If you ask me if I have a favorite film, I will answer you without hesitation: Picnic at Hanging Rock. I first saw this beautiful film when it was released at the Lumiere Theater in San Francisco, and I have never loved a film more. Picnic at Hanging Rock is a seminal Australian New Wave film; beginning in the early 70’s through the late 80’s, there was a big resurgence in the popularity of Australian films in the US, and many of the films celebrated the freshness, vitality, and quirkiness of the wondrous land down under.

The film opens with our main character, Miranda, uttering the words “What we see and what we seem are but a dream, a dream within a dream,” followed by Gheorghe Zamir’s’ Romanian pan flute playing an achingly beautiful intro. Directed by Peter Weir (coincidentally, my favorite director), Picnic is a hauntingly beautiful film, eerie and unsettling, with a strong sense of time and place, so much so that I felt transported. Set in 1900, the film tells the enigmatic tale of a group of girls at a turn-of-the-century boarding school who make a Valentine’s Day excursion into the bush to Ayers “Hanging” Rock; three of the girls, as well as a teacher, inexplicably vanish. Picnic at Hanging Rock has a gorgeous, provocative, hazy quality that gives it such a unique look and feel. I read that to accentuate this dreamy look, cinematographer Russell Boyd used bridal veils of various textures to create a dreamlike quality throughout.

Ayers Rock itself plays a huge role in the atmosphere and mood of the film.  The Rock stands at 1,141 feet tall, 2.2 miles long and 1.2 miles wide, and most of it is underground. More than 1.5 miles of the rock is believed to lie beneath, although no one knows how far down it goes. The Aboriginal people believe that the Rock is a mystical place. Much of the filming actually took place on the rock, and cast and crew have spoken of strange things happening during the filming. In any event, there’s an almost mythical quality surrounding the film.

I won’t give any more of the plot away if you haven’t seen the film, but the visuals are so stunning. The vision of these boarding school girls, their adolescent femininity and pristine white dresses, all stitched and laced up, paint such a contrast to the incredibly wild environment that is everywhere around them in the hot, foreboding bush terrain.

The film is based on a book by Lady Joan Lindsay, and she claimed that her inspiration came through a series of dreams that she had over the course of a week. There are those that think the story is based on fact, and Joan Lindsay did nothing to dispel those notions, but by all accounts, it is fictional. There was a final chapter in the book that was not included in the film, and the excised chapter of the novel was published posthumously as a standalone book in 1987, three years after her death, titled The Secret of Hanging Rock. If the final chapter had been included, it would have made for a very different film indeed, since it changed the whole tone of the story.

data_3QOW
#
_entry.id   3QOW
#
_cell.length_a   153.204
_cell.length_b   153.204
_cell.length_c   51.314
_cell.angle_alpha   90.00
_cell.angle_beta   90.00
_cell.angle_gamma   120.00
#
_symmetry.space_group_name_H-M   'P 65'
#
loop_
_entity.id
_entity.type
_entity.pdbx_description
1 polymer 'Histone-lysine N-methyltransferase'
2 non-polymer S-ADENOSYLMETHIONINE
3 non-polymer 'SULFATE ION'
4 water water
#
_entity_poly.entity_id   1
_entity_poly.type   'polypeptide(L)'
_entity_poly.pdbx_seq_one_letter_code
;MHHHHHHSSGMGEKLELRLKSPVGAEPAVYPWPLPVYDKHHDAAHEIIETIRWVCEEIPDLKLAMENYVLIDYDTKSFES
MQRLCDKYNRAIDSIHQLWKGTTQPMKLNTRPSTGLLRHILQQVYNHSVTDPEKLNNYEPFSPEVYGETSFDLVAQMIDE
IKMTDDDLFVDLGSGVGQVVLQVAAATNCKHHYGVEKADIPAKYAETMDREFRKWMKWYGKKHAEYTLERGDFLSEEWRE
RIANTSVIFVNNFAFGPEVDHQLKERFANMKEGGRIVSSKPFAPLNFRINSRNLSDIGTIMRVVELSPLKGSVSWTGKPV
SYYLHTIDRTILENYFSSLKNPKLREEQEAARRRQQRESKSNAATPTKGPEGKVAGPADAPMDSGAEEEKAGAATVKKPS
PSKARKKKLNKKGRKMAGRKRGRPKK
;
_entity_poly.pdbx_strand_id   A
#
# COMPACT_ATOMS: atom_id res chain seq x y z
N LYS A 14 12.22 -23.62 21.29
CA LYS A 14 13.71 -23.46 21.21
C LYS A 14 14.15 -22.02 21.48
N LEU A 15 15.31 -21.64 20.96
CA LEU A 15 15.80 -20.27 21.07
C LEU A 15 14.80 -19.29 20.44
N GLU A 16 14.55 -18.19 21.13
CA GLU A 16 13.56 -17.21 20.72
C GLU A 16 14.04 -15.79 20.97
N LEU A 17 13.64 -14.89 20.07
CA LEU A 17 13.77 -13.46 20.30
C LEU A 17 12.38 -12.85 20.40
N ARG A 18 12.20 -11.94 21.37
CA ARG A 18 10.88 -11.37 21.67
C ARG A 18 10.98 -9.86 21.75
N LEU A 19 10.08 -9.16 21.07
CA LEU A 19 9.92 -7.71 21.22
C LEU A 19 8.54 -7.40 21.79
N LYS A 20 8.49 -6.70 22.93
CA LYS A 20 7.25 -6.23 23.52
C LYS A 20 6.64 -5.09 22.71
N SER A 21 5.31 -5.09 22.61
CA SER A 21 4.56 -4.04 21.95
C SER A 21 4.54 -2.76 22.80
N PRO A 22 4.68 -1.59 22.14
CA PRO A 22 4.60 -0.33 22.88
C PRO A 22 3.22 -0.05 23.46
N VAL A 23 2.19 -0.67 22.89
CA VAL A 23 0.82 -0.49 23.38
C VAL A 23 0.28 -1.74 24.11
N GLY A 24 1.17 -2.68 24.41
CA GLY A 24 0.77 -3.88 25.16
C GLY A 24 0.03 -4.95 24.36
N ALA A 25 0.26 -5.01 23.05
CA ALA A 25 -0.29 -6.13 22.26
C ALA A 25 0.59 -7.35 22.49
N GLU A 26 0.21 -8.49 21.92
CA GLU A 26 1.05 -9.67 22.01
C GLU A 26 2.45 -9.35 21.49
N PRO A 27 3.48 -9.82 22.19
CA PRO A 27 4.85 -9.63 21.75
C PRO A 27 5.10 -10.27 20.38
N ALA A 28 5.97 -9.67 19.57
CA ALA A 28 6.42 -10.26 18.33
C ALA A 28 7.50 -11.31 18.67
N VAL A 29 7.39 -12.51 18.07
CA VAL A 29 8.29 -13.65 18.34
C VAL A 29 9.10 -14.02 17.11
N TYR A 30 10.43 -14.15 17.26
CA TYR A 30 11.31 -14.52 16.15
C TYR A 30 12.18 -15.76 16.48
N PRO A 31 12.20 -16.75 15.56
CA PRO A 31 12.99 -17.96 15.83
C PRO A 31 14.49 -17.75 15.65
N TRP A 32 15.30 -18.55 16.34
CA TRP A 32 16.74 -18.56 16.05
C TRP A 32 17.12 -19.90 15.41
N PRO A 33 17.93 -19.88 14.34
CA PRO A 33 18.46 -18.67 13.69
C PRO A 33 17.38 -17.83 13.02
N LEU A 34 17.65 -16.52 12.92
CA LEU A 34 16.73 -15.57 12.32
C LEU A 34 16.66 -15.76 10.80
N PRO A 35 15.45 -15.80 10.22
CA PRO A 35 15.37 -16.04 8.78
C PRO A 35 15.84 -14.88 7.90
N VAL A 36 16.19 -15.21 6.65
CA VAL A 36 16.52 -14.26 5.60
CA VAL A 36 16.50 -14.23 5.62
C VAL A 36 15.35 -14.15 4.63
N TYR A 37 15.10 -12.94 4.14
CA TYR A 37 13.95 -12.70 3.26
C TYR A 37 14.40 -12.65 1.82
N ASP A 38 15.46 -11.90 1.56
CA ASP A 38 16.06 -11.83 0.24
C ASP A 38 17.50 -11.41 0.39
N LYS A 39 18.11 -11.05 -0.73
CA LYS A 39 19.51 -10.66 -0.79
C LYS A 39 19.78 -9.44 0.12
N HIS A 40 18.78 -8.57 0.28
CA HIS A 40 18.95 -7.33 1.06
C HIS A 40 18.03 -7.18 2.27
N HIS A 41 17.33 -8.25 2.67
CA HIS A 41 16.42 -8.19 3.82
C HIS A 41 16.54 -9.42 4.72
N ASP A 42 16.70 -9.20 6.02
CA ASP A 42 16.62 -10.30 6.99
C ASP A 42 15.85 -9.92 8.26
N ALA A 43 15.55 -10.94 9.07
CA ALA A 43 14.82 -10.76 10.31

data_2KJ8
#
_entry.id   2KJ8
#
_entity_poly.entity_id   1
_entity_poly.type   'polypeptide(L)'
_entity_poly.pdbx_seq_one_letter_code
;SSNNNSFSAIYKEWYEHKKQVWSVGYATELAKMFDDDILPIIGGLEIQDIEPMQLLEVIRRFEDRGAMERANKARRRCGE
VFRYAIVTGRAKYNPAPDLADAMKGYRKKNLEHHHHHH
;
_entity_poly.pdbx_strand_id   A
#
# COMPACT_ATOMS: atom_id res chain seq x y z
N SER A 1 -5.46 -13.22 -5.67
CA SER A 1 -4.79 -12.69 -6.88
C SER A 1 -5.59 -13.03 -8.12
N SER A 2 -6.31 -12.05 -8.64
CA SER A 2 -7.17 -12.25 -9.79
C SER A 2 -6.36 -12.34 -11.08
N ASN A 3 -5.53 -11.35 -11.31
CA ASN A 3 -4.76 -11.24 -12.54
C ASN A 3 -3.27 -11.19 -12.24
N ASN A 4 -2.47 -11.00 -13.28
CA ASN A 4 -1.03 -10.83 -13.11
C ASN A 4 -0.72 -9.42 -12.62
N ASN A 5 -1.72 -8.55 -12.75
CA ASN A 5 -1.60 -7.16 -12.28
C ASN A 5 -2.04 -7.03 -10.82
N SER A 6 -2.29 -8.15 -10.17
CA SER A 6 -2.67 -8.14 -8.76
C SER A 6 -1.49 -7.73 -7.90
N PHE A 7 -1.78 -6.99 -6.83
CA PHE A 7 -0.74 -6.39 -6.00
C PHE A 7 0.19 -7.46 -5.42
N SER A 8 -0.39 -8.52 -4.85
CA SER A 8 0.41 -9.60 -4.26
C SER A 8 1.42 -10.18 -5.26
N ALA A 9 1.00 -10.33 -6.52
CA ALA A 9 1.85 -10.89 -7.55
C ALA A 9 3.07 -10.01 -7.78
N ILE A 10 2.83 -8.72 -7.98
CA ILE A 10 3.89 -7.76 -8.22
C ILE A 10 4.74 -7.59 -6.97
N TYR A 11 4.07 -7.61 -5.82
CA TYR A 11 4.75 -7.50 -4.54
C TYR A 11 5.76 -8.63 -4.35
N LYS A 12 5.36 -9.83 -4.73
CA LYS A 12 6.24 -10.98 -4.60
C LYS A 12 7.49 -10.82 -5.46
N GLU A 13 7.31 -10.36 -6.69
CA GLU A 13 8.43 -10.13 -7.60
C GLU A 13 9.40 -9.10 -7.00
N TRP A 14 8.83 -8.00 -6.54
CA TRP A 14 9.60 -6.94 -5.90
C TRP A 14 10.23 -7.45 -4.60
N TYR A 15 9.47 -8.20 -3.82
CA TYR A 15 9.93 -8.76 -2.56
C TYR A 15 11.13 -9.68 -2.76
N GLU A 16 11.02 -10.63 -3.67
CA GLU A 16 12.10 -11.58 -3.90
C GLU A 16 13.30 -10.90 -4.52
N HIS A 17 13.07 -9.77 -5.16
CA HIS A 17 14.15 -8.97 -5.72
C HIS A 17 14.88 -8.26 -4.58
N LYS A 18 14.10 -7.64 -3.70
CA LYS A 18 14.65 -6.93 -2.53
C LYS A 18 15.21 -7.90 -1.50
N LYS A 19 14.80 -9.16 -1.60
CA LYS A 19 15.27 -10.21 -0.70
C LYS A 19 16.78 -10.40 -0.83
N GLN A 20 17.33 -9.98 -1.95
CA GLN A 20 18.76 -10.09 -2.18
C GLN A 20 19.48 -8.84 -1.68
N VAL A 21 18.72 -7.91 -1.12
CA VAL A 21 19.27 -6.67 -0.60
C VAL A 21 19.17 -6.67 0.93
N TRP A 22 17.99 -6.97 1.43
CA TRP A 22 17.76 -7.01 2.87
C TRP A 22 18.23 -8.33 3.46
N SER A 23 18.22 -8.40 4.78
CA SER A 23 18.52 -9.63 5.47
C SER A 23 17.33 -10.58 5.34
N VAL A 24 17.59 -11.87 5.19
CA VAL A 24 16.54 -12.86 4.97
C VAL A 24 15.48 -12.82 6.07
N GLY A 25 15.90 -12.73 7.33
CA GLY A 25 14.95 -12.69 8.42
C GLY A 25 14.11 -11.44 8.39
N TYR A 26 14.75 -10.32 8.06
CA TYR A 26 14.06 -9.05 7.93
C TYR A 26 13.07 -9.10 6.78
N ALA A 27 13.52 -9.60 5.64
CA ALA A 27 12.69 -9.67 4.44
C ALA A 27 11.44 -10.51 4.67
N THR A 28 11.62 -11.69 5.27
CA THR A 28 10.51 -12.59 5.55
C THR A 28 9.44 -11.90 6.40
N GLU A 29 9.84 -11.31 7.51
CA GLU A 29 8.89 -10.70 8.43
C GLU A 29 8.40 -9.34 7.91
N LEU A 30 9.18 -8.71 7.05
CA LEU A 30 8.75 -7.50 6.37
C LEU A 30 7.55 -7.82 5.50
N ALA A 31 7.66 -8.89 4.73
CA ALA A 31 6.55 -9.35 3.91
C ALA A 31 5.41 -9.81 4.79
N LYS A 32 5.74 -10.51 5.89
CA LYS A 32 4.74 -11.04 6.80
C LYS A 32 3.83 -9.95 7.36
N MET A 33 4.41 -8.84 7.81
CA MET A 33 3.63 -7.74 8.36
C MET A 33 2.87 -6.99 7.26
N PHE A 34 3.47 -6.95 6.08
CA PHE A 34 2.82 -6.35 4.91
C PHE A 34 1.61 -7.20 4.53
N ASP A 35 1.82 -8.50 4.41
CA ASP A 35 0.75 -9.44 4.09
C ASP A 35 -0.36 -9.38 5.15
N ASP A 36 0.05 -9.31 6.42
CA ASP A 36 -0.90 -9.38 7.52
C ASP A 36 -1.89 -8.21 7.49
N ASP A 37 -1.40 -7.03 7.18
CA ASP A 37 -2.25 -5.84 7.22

There’s much that has been written about the film, by scholars and professionals, and I won’t attempt do that here. What I will say is that for me, Peter Weir has created such a sense of time and place, I get lost in it, and I still get goosebumps every time I watch it. This is why we love film, isn’t it? I know I’m not alone in my love for Picnic; for years, there were special screenings of Picnic at Hanging Rock on Valentine’s Day at the Rock, and the film has its own cult following.

Always a popular tourist destination, the Rock became so popular after the film was released that the climb to the top is no longer allowed. It’s now named Uluru/Ayers Rock to reflect its original Aboriginal name and sacred origins. The significance of the Rock to the native people cannot be overstated. There are rock caves and ancient paintings, and it’s listed as a UNESCO World Heritage site. The filming that Peter Weir did on the Rock could never happen today.

If you’ve never seen the film, I recommend it! It’s available on Amazon Prime HERE. If you decide to watch it, please let me know what you think, I’d love to hear from you.

If you’d like to check out some other Australian/New Zealand New Wave films, here’s just a sampling: The Last Wave, The Year of Living Dangerously, Gallipoli, The Cars That Ate Paris (Peter Weir); My Brilliant Career, Starstruck (Gillian Armstrong); Breaker Morant, Puberty Blues (Bruce Beresford); The Devil’s Playground, A Cry in the Dark (Fred Schepisi); Mad Max, Mad Max 2: The Road Warrior (George Miller); Chariots of Fire (Hugh Hudson); Wake in Fright (Ted Kotcheff); The Year My Voice Broke (John Duigan); Dead Calm, Heatwave (Philip Noyce); Muriel’s Wedding (P.J. Hogan); Strictly Ballroom (Baz Luhrmann)


The Down Under Playlist (HERE ON SPOTIFY) is a compilation of songs/scores from Australian/New Zealand films including: Picnic at Hanging Rock, The Year of Living Dangerously, Gallipoli, Walkabout, Priscilla, Queen of the Desert, Muriel’s Wedding, The Sapphires, The Proposition, Animal Kingdom, Rabbit Proof Fence, The Babadook, and others…… I also included some 80’s Australian New Wave music: Men at Work, Split Enz/Crowded House, Icehouse, Rick Springfield, The Divinyls, and Air Supply. I was unfamiliar with Radio Birdman, but Barry Lazarus from Red Devil Records suggested it, and now they’re one of my favorites.